Sen. Rob Portman, R-Ohio, talks with reporters before the Senate Policy luncheons in the Capitol on June 5, 2018.
Tom Williams | CQ Roll Call | Getty Images
Republicans will vote against a key procedural vote Wednesday to proceed with debate on a bipartisan infrastructure bill in the Senate, lead negotiator Rob Portman said on CNBC.
“We’re just not ready,” the Ohio Republican said Wednesday morning on “Squawk Box.”
“The bill is still being negotiated,” Portman said, noting that Republicans have warned for days that “there’s no way we can pull this thing together” in time for the vote Senate Majority Leader Chuck Schumer, D-N.Y., set for later in the day.
“So we’re going to vote no,” Portman said. “We just want time to get it right.”
He predicted that Republicans would be able to support the vote if it is pushed to Monday.
A spokesman for Schumer’s office did not immediately respond to CNBC’s request for comment on Portman’s remarks.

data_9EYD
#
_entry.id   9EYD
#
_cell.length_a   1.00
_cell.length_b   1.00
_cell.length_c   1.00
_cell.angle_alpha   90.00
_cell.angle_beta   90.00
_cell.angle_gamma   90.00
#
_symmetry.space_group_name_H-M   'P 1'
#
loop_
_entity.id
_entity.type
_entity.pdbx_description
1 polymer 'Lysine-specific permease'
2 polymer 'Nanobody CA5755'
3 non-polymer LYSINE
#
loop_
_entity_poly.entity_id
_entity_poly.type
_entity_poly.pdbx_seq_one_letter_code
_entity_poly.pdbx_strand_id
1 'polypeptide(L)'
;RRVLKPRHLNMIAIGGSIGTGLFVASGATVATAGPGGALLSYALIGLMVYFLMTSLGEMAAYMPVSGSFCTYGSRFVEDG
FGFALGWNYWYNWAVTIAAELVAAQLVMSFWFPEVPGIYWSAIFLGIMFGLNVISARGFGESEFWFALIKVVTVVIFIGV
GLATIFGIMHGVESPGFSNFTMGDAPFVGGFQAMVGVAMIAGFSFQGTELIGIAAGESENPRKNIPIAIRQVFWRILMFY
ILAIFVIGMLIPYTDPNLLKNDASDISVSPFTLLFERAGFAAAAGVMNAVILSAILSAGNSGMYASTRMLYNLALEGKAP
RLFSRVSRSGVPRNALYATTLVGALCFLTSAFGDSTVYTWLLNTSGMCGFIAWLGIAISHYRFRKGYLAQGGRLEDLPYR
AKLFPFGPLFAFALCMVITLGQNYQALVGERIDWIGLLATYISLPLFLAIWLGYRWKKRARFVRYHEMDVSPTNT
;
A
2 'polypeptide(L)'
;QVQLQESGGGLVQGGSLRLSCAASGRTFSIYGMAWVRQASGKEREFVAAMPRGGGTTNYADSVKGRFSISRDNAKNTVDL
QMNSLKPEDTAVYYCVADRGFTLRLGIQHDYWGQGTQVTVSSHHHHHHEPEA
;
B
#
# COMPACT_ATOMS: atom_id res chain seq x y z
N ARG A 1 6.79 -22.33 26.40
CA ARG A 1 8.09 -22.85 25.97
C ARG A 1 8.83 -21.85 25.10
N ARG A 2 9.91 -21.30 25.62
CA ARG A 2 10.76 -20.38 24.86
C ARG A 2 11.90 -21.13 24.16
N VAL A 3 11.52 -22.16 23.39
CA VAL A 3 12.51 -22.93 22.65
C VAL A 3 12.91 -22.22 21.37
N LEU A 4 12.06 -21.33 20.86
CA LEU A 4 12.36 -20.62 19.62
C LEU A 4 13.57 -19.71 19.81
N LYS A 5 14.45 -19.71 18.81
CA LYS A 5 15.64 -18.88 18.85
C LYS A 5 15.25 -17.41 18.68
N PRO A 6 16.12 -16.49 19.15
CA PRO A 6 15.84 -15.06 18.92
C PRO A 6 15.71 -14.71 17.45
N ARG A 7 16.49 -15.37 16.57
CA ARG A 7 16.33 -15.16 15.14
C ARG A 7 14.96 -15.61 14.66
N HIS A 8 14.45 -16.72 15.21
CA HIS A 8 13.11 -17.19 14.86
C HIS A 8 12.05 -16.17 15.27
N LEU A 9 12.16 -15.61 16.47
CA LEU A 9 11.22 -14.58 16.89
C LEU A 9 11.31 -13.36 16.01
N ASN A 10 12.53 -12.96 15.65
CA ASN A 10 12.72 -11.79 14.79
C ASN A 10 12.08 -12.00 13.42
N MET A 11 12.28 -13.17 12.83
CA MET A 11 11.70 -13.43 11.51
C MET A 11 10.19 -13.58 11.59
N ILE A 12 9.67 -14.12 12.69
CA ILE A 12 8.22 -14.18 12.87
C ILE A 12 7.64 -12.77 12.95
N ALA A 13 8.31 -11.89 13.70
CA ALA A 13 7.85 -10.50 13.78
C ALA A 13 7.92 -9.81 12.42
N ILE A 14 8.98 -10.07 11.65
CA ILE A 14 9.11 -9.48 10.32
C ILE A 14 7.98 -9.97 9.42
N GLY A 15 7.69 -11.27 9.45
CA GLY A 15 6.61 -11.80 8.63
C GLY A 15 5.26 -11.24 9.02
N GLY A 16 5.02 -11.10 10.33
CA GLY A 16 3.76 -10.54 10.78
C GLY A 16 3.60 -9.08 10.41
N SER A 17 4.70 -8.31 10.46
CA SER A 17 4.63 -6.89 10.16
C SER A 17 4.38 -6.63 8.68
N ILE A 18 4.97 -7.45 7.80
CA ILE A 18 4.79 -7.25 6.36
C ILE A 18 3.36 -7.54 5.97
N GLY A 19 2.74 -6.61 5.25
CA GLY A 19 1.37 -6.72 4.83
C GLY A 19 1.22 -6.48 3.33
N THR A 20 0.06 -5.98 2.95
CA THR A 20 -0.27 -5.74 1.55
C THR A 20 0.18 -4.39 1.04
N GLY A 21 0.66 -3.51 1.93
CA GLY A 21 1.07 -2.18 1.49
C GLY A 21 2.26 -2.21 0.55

Schumer and other Democratic leaders, with the backing of President Joe Biden, seek to advance the $1.2 trillion bipartisan infrastructure bill in tandem with a $3.5 trillion budget resolution that is likely to get no Republican support.
Facing a tough legislative calendar to pull off this feat, Schumer has ratcheted up pressure on the group of senators negotiating the infrastructure bill to finish up with the text of the legislation.
Schumer on Monday evening pushed the legislative process forward — even though the bill has yet to be written — by filing a motion to proceed with a shell bill that he can later swap the infrastructure text into.
Wednesday’s vote, he said on the Senate floor, “is not an attempt to jam anyone,” but rather is “only a signal that the Senate is ready to get the process started.”
To invoke cloture and trigger hours of debate in the Senate, Schumer needs the support of 60 senators in a chamber that is divided 50-50 between Republicans and Democrats.
Portman’s remarks on CNBC suggest that Schumer is unlikely to reach that threshold.
Schumer said Tuesday that if the vote fails, Republicans would “be denying the Senate an opportunity to consider the bipartisan amendment.”
“In order to finish the bill, we first need to agree to start,” he said.
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